• Enforce - The last resort will be to issue penalties, though it seems these are becoming increasingly more common

Fines

Probably the penalty weve heard the most about, the police can (according to the official Gov.uk guidance) take action against you if you meet in larger groups.

This includes breaking up illegal gatherings and issuing fines (fixed penalty notices).

You can be given a Fixed Penalty Notice of £200 for the first offence, doubling for further offences up to a maximum of £6,400.

If you hold, or are involved in holding, an illegal gathering of over 30 people, the police can issue fines of £10,000.

You can also receive a fine for being caught outside of your home without a reasonable excuse.

The Gov.uk guidance states: This is the law. The police can take action against you if you leave home without a ‘reasonable excuse’, and issue you with a fine (Fixed Penalty Notice).

You can be given a Fixed Penalty Notice of £200 for the first offence, doubling for further offences up to a maximum of £6,400.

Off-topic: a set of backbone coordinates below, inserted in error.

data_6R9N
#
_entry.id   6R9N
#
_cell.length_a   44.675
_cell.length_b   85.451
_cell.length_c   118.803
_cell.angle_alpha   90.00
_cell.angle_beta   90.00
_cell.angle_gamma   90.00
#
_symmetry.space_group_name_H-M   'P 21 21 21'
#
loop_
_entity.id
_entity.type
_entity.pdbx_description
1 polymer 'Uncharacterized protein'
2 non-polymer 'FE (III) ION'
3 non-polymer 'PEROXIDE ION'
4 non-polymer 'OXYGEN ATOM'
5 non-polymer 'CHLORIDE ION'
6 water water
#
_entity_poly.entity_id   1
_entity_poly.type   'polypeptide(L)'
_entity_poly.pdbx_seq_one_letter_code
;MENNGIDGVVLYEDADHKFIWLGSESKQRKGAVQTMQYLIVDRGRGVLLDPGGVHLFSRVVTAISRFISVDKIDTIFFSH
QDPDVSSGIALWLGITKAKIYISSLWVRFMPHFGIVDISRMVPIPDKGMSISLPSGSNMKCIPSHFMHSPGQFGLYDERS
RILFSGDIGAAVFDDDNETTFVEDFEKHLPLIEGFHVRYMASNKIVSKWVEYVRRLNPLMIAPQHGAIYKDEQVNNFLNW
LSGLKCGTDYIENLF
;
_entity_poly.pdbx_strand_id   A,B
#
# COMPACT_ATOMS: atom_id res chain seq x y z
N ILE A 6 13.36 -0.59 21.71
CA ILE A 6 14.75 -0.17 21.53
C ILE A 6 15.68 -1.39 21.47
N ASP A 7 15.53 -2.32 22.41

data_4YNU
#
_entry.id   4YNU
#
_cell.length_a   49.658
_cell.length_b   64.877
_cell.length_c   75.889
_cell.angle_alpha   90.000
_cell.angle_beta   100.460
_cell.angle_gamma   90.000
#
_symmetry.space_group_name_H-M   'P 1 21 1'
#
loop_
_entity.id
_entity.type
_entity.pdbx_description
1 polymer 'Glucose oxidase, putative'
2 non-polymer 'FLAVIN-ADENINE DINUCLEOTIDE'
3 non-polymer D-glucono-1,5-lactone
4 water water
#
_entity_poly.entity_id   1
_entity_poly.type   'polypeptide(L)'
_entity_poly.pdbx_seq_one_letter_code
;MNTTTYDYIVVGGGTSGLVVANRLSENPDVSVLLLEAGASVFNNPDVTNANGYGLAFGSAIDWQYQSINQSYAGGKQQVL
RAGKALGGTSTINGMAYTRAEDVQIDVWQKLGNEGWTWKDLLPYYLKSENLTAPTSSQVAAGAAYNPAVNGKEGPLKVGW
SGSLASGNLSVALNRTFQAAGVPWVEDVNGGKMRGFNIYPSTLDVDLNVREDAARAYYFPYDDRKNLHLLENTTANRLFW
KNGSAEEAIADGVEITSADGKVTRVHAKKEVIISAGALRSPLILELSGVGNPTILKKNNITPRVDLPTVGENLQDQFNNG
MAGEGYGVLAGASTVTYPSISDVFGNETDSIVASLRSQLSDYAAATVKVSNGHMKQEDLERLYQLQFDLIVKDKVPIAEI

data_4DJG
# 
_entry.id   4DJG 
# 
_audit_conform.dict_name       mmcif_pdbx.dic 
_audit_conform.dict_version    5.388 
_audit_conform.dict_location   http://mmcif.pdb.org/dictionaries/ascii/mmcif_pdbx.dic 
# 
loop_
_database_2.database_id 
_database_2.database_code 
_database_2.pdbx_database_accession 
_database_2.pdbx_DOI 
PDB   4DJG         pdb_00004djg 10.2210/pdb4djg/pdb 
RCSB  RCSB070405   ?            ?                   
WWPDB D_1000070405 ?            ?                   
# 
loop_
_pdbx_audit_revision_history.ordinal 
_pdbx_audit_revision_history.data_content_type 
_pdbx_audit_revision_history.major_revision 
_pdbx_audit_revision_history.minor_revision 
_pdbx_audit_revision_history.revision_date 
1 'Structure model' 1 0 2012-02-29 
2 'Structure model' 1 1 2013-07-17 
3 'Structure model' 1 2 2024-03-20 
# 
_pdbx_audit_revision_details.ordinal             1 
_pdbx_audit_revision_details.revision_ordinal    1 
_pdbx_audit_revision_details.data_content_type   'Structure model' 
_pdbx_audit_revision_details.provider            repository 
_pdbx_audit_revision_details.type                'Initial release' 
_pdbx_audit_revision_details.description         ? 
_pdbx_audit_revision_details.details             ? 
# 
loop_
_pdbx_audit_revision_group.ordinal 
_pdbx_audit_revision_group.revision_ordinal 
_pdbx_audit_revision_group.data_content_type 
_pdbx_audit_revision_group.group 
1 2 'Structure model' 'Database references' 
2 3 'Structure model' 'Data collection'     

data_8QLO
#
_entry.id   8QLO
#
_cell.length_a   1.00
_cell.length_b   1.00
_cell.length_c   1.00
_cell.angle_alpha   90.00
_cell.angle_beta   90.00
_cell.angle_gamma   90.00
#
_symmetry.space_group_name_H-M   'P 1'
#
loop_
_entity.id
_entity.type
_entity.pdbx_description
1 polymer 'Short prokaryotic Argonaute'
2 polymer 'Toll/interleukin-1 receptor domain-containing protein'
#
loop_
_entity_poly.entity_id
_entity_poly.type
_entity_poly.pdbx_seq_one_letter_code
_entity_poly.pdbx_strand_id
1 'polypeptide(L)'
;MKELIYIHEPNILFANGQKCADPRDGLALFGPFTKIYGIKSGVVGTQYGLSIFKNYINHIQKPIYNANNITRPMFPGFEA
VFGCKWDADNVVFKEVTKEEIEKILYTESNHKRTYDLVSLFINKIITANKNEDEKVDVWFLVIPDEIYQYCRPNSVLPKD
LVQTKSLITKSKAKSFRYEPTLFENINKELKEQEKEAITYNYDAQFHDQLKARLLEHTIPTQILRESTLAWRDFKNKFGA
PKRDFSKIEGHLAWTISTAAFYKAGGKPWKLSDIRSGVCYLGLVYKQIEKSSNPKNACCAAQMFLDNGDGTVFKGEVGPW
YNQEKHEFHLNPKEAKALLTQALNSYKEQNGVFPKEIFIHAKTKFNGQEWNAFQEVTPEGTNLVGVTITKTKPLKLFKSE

Reasonable excuses includes things like:

  • Going to work (unless you can work from home)
  • Volunteering (unless you can do so from home)
  • Essential activities (shopping for food and essential supplies for yourself or a vulnerable person)
  • Education/childcare
  • Exercise (once per day, in your local area only)
  • Medical reasons
  • To avoid injury, illness or escape risk of harm
  • To visit someone who is dying or in a care home (if permitted)
  • Animal welfare reasons (attending veterinary services)
  • Communal worship and life events - to attend place of worship, funeral, burial ground or remembrance garden, or attend a wedding (but these are all subject to the limits on the numbers that can attend)
  • Further excuses (legal obligations, activities related to buying, selling, letting or renting a property, or voting in an election or referendum)

Can you really face time in a cell if you break lockdown rules?

content=https://i2-prod.plymouthherald.co.uk/incoming/article2801258.ece/ALTERNATES/s615b/1_Chief-Constable-Shaun-Sawyer.jpg

Chief Constable Shaun Sawyer - Devon and Cornwall Police